Eatzlotz licked his fingers. “Nope, sure don’t,” he said, with a sudden lapse of good grammar.
Hubert shuddered. Even if it could be this guy, he didn’t want to associate with him too much more. He sounded like a fuzzy monster with bad grammar. “I’ll just be on my way, then,” Hubert said and inching away.
Hubert climbed onto another plant and immediately happened upon two smaller caterpillars. “Pardon me. Do you know who has been eating holes in Miss Mallory’s garden? She’s the human with all the food.”
The two caterpillars just stared. They each had ten niblets of cheese in ten different hands. They didn’t respond, either. They just kept eating and loudly smacking their lips.
Hubert kept going. He hopped to another leaf and happened upon yet another caterpillar eating something orange. It was sweet-smelling.
“Excuse me, Ma’am. Could you tell me where you got that good food?”
She looked over at Hubert. Using her head – because her mouth was full – she pointed over to the garden.
“Ooh, I see,” Hubert sighed. “Would you mind saving some for my friend Mallory? She’s the lady who has all the food. She needs some for herself, you know.”
Hubert finally solved the mystery. He found one caterpillar who had eaten some of the food. He suspected that there were others, but for now, hopefully this caterpillar would spread the word. Besides, they might fall into a food coma if they ate too much.
Suddenly, Hubert himself fell into a food coma. The meringue pie made him sleepy. He covered up with a leaf and went to sleep. Wouldn’t you know, when he woke up, he had wings!
From the little story about the caterpillar and using who and whom, you can gather a few things about the uses of these words:
- Who is used, generally, before a verb. He's the one who ate the pie. The word who comes before the verb ate.
- Whom generally comes after the verb in a sentence. Mallory wanted to know whom Hubert talked. The word whom comes after wanted and to know.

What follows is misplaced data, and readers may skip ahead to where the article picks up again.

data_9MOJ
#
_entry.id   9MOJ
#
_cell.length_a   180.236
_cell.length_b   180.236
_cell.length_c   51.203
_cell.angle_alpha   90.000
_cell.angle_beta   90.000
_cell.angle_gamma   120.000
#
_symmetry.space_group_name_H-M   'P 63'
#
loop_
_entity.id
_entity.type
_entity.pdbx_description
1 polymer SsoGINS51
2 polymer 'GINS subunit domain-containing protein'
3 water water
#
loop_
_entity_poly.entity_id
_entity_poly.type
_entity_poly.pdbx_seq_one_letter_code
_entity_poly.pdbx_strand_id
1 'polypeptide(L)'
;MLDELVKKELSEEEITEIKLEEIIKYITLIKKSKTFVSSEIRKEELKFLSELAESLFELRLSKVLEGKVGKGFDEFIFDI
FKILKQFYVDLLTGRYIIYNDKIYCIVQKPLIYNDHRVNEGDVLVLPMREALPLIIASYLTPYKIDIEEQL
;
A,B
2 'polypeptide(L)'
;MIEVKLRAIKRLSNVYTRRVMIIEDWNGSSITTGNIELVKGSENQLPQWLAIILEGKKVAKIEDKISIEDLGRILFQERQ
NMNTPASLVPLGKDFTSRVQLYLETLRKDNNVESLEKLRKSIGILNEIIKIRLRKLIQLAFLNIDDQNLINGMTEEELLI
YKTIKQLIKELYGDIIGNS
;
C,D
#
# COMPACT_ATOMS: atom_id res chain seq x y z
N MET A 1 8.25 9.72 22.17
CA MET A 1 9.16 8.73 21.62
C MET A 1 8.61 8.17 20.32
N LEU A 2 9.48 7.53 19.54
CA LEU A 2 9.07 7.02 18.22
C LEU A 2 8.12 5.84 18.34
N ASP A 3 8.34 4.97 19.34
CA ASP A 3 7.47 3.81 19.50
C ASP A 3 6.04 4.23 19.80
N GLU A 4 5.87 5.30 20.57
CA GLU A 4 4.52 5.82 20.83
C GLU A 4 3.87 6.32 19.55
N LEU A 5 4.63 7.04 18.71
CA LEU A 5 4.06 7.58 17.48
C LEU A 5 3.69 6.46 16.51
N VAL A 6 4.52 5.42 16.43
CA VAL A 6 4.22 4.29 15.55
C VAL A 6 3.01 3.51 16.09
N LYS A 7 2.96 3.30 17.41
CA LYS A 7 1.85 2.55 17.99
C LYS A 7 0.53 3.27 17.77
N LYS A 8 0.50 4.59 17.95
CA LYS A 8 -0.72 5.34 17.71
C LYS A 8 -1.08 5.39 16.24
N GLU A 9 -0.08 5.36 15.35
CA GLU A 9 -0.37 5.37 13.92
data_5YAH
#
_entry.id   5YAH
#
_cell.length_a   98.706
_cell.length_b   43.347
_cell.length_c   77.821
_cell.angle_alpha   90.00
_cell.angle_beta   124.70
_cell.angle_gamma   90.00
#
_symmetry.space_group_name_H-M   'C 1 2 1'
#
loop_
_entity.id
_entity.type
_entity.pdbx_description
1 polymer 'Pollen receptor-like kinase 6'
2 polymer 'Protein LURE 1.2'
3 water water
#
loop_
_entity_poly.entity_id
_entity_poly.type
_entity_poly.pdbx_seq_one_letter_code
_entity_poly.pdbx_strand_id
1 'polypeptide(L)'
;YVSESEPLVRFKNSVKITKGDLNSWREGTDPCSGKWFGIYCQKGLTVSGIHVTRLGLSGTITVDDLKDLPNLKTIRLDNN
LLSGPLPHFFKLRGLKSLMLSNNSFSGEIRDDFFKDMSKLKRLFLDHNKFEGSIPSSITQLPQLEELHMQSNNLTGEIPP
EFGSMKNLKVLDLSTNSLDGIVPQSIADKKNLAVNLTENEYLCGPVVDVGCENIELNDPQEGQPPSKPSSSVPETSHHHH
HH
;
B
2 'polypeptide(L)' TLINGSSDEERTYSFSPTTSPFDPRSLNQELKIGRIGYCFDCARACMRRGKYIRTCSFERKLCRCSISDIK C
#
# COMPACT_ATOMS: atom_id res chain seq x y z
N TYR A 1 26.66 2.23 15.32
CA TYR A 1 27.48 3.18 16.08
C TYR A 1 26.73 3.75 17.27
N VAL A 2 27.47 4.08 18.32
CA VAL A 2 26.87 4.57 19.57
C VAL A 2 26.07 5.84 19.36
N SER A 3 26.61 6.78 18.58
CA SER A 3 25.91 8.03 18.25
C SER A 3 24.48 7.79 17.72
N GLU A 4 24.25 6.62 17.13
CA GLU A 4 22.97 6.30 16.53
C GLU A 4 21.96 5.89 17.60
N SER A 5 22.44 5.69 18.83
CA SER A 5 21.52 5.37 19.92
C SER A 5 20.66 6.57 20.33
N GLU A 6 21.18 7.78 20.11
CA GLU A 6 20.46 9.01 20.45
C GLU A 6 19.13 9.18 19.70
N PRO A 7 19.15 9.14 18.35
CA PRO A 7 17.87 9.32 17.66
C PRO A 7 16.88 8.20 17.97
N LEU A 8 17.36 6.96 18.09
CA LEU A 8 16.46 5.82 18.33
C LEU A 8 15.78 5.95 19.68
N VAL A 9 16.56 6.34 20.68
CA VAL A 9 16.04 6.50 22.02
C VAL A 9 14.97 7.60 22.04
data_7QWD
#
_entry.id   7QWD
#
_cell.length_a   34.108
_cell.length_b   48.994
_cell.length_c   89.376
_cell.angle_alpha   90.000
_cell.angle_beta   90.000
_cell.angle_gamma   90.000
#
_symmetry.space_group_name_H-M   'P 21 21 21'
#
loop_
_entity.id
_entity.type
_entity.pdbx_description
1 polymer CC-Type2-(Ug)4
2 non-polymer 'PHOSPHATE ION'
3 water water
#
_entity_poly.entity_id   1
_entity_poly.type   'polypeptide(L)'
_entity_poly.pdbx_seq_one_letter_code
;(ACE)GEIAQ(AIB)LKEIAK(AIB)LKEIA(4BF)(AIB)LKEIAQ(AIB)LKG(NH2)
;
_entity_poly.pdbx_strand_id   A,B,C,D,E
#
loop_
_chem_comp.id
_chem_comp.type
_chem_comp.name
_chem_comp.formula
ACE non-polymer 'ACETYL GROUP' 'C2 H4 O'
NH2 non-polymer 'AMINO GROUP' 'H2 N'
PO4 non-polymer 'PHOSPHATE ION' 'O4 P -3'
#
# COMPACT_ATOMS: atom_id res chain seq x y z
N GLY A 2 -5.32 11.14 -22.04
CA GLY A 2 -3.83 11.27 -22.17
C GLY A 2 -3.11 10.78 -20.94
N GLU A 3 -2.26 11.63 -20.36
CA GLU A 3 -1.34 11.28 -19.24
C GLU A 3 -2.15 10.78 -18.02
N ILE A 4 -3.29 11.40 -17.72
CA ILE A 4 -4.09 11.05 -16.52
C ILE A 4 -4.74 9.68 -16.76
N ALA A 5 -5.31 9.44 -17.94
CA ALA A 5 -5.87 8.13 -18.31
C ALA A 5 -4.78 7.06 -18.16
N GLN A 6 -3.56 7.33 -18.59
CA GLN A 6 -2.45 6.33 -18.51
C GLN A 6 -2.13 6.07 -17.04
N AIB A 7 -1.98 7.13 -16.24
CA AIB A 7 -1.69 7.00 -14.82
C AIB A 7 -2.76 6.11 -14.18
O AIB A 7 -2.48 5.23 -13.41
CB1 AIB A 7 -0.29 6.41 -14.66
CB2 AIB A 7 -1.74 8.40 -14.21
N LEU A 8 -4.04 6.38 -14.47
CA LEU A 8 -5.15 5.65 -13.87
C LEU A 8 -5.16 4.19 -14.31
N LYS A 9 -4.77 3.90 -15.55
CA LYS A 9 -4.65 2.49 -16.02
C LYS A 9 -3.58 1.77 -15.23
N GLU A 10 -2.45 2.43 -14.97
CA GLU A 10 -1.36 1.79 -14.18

- When all else fails, use the he/him trick. If it's a question, answer the question and substitute he/him in for who/whom. If you would use he, then you will use who; if you use him, then you will need to use whom: Whom did she ask? She asked him. So, you substitute whom in for him.
- When you have a statement, substitute in he/him to find out if you use who or whom: She wondered to whom she should ask her holey questions. Substitute in him: She wondered if she should ask her holey questions to him.
More on Who and Whom:
- Who knows the answer? He knows the answer. Therefore, you use who.
- There was only one caterpillar who ate the food? This really is a two-clause sentence. Make it simple: There was only one caterpillar. He ate the food. In this case, you will use who.
- I need someone who is brown and fluffy. Again, this can be broken down into two sentences. Then you sub in he. I need someone. He is brown and fluffy.
- If you look more closely at the word who, you'll find that who is the word that is doing the action. Whom receives the action.
- Who's is the contraction of the two words who is and sometimes who has. Whenever you would use who is in a sentence, you can substitute who's.
- Whose is when you want to show possession of an object. It's a possessive pronoun. Whose chocolate meringue pie is this?
- The word whom always follows a preposition, usually to, by, of, about, or from. There are many other prepositions, but these are the most common. He addressed the Board of Caterpillars, "To whom it may concern..."
Find Out Your "Who" Knowledge
For each question, choose the best answer. The answer key is below.